Like many of you business owners, I too recently completed my taxes and cringed at how much of my money is going to Washington DC. Mind you, I don’t mind paying taxes. I understand there are roles the federal government has a constitutional obligation to perform (defense, regulate commerce, regulate immigration, coin money, etc…) and as a “customer” of these services it is my duty to help fund them. I also understand the federal government is not a private company and thus by it’s sheer size cannot behave like one. Despite this I think it is reasonable to expect they will strive to adhere to common prudent business practices. The top three as a I see it are: (1) be fiscally conservative and sound (solid balance sheet), (2) be good stewards of the funds they receive from tax payers by searching for ways to remain lean and efficient and avoid waste, and (3) never lose sight of who your customer is and try your best to meet or exceed their expectations.
The recently publicized lavish ($822,000) Vegas trip taken by GSA (government) employees was a gross violation of trust. Add to this the $523,000,000 dollar federally backed loan given to now bankrupt solar start-up, Solyndra, one has to wonder if there is a business person among them in charge.
Causing further angst is the latest chant from Washington “we cannot solve our current fiscal crisis with spending cuts alone”. However it is worded you know this is political speak for - new taxes have to be raised. The conversation then immediately proceeds to who should pay and how much. Here is where I want to stand-up and yell, “STOP!”
When a business is forecast to have red ink on their balance sheet and they know their customer will be extremely sensitive to any price increase they focus first internally to find a solution. They start by tackling internal waste. Then they ferret out and eliminate “nice to have” versus “must have” spending. And lastly and most regrettably a company will look at their people – evaluating and cutting layers of management and staff – learning how to do the same with fewer. It is only after they completely exhausted these stressful steps do they come humbly to their customer and make the case for raising prices. This is a process that has been taking place and continues to take place in businesses large and small since the very first business opened its doors.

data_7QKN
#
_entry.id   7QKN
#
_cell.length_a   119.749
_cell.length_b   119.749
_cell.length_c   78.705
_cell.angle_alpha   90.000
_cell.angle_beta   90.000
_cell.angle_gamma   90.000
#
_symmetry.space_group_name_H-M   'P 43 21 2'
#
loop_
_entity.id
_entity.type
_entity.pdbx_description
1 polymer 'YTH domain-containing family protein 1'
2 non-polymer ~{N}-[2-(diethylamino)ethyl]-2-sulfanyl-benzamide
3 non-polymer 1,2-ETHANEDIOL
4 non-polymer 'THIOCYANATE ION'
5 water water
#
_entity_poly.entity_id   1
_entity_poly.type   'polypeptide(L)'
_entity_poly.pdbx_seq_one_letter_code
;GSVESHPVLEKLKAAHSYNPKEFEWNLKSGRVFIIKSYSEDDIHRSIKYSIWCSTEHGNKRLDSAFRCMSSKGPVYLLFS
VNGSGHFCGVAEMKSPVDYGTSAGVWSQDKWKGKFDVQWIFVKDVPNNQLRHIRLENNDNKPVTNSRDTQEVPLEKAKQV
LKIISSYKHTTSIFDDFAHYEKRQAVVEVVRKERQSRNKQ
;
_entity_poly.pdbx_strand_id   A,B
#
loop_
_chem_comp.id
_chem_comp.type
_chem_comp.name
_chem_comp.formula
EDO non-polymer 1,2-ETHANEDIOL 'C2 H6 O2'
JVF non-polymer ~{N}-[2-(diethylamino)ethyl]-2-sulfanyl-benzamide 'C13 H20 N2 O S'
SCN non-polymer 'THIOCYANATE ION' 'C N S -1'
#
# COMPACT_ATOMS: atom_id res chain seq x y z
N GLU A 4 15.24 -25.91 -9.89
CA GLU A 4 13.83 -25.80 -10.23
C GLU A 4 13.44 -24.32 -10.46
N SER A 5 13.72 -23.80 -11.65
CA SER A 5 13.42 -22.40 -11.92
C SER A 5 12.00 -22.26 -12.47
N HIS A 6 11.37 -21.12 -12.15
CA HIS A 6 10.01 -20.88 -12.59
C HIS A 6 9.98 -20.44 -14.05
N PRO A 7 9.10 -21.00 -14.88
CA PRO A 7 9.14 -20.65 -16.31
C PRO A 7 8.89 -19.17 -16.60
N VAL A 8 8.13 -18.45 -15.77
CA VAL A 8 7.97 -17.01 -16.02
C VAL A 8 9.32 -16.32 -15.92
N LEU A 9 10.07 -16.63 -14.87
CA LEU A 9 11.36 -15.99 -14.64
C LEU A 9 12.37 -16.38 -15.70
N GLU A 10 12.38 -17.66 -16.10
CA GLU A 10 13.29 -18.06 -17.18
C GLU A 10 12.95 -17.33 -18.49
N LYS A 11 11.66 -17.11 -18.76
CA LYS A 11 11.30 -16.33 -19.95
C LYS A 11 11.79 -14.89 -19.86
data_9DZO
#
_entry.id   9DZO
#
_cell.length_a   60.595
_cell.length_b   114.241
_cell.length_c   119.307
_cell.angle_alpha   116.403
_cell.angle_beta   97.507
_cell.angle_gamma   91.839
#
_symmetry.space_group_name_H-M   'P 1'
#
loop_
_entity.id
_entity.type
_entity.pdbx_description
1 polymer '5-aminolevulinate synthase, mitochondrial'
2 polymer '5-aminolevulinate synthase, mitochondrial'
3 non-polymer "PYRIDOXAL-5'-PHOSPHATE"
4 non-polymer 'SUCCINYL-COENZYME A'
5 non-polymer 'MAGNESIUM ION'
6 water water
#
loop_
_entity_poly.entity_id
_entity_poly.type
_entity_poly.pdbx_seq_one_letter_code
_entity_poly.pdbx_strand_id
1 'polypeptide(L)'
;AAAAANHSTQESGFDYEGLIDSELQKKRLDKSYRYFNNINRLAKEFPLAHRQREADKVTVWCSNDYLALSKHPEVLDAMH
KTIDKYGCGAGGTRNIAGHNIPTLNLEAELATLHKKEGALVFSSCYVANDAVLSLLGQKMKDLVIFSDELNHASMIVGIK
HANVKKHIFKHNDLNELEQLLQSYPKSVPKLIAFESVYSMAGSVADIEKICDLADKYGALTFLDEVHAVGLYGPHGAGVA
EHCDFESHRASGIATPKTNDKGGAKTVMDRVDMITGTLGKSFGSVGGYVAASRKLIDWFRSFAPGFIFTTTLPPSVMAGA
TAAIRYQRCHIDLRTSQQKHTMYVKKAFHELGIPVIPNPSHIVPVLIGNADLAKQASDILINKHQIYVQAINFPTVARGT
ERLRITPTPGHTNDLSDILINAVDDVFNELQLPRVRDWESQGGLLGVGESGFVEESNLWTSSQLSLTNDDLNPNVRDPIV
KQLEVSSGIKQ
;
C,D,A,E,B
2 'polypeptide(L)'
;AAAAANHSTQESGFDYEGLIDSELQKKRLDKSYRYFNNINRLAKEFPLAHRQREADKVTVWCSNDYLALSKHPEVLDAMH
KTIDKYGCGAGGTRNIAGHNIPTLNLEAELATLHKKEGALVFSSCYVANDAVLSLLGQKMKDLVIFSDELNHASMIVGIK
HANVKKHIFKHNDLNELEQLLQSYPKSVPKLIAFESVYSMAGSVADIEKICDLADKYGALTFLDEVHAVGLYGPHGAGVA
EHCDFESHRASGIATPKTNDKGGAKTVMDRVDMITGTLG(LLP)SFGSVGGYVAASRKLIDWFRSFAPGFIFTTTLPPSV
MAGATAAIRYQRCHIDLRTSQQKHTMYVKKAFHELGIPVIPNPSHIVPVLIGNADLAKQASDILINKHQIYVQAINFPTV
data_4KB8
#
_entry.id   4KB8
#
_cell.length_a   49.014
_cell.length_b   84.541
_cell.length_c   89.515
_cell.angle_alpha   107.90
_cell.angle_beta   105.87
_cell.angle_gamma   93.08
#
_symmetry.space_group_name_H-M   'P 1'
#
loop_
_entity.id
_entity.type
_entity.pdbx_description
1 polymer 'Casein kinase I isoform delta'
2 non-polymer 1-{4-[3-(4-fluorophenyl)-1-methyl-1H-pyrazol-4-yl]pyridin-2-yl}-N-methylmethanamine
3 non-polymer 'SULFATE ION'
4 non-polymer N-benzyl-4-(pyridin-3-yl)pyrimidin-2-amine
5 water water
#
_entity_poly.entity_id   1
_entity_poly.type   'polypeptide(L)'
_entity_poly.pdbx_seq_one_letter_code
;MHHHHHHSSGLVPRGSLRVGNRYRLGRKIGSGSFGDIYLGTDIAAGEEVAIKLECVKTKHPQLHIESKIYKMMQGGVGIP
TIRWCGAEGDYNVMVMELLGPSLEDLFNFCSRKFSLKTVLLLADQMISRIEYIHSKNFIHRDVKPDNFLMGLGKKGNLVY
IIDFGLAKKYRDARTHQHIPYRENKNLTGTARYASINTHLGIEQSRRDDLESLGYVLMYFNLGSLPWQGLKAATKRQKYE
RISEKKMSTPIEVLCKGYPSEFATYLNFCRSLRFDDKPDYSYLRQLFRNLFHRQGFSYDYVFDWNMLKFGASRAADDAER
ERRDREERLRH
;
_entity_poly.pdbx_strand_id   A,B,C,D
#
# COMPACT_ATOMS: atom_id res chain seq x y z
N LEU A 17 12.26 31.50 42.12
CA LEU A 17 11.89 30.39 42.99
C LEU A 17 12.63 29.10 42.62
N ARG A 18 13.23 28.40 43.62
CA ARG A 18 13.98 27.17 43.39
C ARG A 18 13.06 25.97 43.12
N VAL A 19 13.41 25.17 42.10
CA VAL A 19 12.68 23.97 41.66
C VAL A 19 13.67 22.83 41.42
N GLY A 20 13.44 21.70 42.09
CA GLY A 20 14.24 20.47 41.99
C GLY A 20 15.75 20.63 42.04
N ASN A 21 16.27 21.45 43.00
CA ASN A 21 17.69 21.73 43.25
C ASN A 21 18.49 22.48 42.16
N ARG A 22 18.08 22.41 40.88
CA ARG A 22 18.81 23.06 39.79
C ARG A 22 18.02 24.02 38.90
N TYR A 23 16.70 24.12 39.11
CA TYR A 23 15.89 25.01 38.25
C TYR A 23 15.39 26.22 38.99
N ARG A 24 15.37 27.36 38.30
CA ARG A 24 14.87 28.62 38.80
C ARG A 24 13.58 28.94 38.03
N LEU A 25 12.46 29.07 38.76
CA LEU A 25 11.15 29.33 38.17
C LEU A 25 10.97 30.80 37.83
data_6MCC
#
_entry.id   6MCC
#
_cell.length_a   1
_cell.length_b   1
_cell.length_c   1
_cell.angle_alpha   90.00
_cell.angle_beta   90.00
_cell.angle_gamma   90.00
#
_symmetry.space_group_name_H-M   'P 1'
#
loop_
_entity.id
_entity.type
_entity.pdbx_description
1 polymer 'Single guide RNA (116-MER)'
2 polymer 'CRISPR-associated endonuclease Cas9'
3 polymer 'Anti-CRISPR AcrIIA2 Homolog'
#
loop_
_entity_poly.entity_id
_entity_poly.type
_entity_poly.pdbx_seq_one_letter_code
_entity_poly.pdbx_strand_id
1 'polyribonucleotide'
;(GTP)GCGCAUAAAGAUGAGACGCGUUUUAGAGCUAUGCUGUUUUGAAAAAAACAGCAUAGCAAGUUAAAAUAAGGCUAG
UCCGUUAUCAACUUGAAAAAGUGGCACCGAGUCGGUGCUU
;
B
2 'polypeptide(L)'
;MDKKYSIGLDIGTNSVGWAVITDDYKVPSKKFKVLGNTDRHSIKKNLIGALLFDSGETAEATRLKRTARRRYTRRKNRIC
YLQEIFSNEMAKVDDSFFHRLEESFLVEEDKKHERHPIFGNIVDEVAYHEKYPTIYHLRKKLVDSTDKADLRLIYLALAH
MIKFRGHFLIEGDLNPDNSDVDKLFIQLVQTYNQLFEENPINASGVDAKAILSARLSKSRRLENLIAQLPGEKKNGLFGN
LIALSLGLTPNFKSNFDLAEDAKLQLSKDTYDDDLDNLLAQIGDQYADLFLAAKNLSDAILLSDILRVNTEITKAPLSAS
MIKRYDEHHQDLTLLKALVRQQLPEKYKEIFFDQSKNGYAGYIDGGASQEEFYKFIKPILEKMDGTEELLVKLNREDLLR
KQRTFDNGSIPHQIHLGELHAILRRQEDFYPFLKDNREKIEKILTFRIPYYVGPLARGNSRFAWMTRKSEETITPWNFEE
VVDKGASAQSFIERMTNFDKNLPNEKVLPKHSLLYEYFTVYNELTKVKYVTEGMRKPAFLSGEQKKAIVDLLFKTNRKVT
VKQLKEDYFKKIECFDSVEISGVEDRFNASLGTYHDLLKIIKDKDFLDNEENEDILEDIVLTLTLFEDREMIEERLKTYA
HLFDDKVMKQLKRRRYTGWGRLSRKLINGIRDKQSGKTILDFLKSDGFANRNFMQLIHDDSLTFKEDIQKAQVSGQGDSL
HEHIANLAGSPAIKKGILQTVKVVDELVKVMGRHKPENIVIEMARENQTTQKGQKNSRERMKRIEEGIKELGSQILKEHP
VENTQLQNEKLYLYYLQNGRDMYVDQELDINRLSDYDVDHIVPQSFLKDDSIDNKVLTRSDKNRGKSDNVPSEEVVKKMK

It is time we ask our federal government to do the same thing. That before nonchalantly asking us, their customer, for one dime more we must insist they exhaust every means to internally bring down their operating budget now.
Let your voices be heard America and tell the folks in DC …..
Not one dime more until each of the 15 cabinet departments (Treasury, Defense, etc…) and the multitude of their subordinate agencies (see entire list here) completes a thorough review and cut of wasteful spending.
Not one dime more until these same agencies candidly review the necessity of all discretionary and operational spending. In a time of fiscal crisis if it is not an absolute “must have” then they should learn to live without it.
Not one dime more until each and every agency conducts a thorough review of management layers, administrative staff and the workforce. Most companies have to deal with this at some stage in their lives. The federal government is no different. A high national unemployment figure is not sufficient rationale for skipping this step. The goal is an ultra lean organization void of perks.
And finally, not one dime more until Congress reviews every single appropriation ($3,769,000,000,000). Are these “must have” spending or “nice to have”? I would argue that in the fiscal climate we are in today a $500 million loan to a solar start-up is not a “must have”.
I realize these are painful, difficult steps that will have personal and political ramifications. Politicians will have to let pet projects and agencies die. Those who remain will have to learn to do more with a lot less. Businesses and State governments have to weather these storms when they are in crisis, our federal government should do the same.
When the spending is actually cut and the excess people let go our legislative and executive branch leadership should report to their customers (tax payers) on the outcome and new state of the federal balance sheet. Then, and only then should they be allowed to start the debate about how much and who should cover the remaining deficit. But not one more dime until this is done.
Let’s put an immediate stop to any conversation of tax increases and compel our leadership to prove they can for once do the tough part of cutting waste, non value-added spending, and staff now – not in 2016 or 2020 - NOW! Not one more dime until then.
Let your voice be heard. Call/write your representative, those who are running for office and those who seek reelection, not one dime more until....
About the author. Mike Gomez is President of Allegro Consulting, a growth specialty firm helping turnaround businesses wrestling with stagnant growth. He grew his very first client’s business from $8M to $35M in just two years. Mike is also a prolific speaker, writer, three-time marathoner, a former military officer and pilot of both aircraft and helicopters. www.allegroconsultant.com